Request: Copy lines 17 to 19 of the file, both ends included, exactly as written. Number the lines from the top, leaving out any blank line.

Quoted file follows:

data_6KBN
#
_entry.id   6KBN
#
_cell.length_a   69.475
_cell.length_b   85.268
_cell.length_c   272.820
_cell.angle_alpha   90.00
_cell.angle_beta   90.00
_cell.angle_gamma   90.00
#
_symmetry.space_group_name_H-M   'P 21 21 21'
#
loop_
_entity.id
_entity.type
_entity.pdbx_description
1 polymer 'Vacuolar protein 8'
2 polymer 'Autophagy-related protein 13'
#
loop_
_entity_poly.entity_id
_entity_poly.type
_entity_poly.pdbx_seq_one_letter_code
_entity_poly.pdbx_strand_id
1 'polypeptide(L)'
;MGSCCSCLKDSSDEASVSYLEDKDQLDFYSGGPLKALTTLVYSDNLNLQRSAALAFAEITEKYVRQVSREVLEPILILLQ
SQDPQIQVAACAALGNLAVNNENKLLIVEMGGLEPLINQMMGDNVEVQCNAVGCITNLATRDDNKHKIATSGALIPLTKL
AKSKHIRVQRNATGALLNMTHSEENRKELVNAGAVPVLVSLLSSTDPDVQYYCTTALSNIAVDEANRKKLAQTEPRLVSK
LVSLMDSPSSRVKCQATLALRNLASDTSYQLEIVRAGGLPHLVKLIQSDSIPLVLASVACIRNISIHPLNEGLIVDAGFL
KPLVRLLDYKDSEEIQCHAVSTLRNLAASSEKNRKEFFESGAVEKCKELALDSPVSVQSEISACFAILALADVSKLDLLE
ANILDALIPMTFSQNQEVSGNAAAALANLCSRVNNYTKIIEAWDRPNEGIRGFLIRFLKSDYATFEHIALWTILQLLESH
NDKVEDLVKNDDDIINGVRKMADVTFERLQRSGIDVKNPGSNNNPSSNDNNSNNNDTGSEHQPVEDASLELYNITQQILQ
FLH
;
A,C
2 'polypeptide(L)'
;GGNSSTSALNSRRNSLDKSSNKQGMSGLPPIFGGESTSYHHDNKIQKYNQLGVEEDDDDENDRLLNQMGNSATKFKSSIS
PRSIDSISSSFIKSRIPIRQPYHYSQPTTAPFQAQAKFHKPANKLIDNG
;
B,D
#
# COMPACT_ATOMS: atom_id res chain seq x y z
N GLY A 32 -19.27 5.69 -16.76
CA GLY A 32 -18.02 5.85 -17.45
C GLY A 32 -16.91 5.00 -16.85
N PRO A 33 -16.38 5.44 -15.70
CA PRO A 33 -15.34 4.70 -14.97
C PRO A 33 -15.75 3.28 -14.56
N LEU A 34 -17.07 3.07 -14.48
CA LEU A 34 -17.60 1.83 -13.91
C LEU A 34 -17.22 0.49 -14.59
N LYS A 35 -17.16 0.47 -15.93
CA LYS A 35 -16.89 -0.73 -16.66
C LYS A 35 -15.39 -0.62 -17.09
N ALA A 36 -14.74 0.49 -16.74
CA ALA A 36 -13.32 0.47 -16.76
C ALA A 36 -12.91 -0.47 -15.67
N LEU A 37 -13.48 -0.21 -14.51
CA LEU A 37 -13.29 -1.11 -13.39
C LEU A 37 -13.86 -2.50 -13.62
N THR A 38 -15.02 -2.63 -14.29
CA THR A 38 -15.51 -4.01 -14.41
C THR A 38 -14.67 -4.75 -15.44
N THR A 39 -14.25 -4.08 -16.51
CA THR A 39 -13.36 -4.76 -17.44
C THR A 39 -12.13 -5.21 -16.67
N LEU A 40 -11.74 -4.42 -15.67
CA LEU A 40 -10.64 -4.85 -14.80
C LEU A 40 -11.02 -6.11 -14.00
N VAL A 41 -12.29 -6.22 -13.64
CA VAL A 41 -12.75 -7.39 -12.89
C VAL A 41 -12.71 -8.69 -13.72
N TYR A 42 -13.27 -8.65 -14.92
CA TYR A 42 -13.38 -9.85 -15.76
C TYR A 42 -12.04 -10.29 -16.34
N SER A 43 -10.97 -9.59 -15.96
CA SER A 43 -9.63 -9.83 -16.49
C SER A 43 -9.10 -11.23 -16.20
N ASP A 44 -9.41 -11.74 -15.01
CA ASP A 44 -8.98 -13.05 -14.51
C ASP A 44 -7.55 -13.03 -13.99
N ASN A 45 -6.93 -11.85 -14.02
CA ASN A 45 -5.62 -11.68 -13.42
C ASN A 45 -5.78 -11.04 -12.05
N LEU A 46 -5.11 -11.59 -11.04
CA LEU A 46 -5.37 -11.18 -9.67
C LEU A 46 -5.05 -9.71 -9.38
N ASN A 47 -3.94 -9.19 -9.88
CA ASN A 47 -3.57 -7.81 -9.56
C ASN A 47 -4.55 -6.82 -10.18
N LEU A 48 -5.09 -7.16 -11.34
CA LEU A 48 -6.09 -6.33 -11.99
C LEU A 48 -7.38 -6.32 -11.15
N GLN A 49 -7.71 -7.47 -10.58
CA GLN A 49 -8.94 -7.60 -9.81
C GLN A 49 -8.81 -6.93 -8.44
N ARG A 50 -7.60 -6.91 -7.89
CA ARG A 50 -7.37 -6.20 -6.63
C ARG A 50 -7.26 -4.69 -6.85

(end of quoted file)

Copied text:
_entity.pdbx_description
1 polymer 'Vacuolar protein 8'
2 polymer 'Autophagy-related protein 13'